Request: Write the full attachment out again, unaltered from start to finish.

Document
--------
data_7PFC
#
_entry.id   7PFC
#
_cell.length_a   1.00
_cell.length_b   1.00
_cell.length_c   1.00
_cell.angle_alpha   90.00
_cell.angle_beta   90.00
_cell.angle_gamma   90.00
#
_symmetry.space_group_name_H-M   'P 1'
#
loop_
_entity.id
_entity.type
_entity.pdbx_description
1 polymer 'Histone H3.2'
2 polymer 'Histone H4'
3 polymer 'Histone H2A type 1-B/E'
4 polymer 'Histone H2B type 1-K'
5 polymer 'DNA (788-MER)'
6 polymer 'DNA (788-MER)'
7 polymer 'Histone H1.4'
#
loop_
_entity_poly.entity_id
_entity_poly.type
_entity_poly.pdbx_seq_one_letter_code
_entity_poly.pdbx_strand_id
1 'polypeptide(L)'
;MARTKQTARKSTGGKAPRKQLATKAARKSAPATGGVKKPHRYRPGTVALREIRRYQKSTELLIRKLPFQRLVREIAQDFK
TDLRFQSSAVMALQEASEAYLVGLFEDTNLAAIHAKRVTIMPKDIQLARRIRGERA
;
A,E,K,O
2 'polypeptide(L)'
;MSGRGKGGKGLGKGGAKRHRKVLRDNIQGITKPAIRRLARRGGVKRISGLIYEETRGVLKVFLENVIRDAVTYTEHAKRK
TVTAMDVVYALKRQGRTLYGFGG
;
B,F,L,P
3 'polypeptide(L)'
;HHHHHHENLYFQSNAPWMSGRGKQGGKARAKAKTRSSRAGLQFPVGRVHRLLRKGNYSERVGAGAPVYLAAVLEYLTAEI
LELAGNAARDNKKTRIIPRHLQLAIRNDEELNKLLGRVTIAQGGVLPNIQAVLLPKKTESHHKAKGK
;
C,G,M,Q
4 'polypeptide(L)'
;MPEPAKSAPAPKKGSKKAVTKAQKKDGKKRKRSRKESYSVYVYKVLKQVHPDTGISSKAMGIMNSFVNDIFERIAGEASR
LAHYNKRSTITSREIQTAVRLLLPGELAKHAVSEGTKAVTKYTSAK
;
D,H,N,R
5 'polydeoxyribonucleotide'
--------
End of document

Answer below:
data_7PFC
#
_entry.id   7PFC
#
_cell.length_a   1.00
_cell.length_b   1.00
_cell.length_c   1.00
_cell.angle_alpha   90.00
_cell.angle_beta   90.00
_cell.angle_gamma   90.00
#
_symmetry.space_group_name_H-M   'P 1'
#
loop_
_entity.id
_entity.type
_entity.pdbx_description
1 polymer 'Histone H3.2'
2 polymer 'Histone H4'
3 polymer 'Histone H2A type 1-B/E'
4 polymer 'Histone H2B type 1-K'
5 polymer 'DNA (788-MER)'
6 polymer 'DNA (788-MER)'
7 polymer 'Histone H1.4'
#
loop_
_entity_poly.entity_id
_entity_poly.type
_entity_poly.pdbx_seq_one_letter_code
_entity_poly.pdbx_strand_id
1 'polypeptide(L)'
;MARTKQTARKSTGGKAPRKQLATKAARKSAPATGGVKKPHRYRPGTVALREIRRYQKSTELLIRKLPFQRLVREIAQDFK
TDLRFQSSAVMALQEASEAYLVGLFEDTNLAAIHAKRVTIMPKDIQLARRIRGERA
;
A,E,K,O
2 'polypeptide(L)'
;MSGRGKGGKGLGKGGAKRHRKVLRDNIQGITKPAIRRLARRGGVKRISGLIYEETRGVLKVFLENVIRDAVTYTEHAKRK
TVTAMDVVYALKRQGRTLYGFGG
;
B,F,L,P
3 'polypeptide(L)'
;HHHHHHENLYFQSNAPWMSGRGKQGGKARAKAKTRSSRAGLQFPVGRVHRLLRKGNYSERVGAGAPVYLAAVLEYLTAEI
LELAGNAARDNKKTRIIPRHLQLAIRNDEELNKLLGRVTIAQGGVLPNIQAVLLPKKTESHHKAKGK
;
C,G,M,Q
4 'polypeptide(L)'
;MPEPAKSAPAPKKGSKKAVTKAQKKDGKKRKRSRKESYSVYVYKVLKQVHPDTGISSKAMGIMNSFVNDIFERIAGEASR
LAHYNKRSTITSREIQTAVRLLLPGELAKHAVSEGTKAVTKYTSAK
;
D,H,N,R
5 'polydeoxyribonucleotide'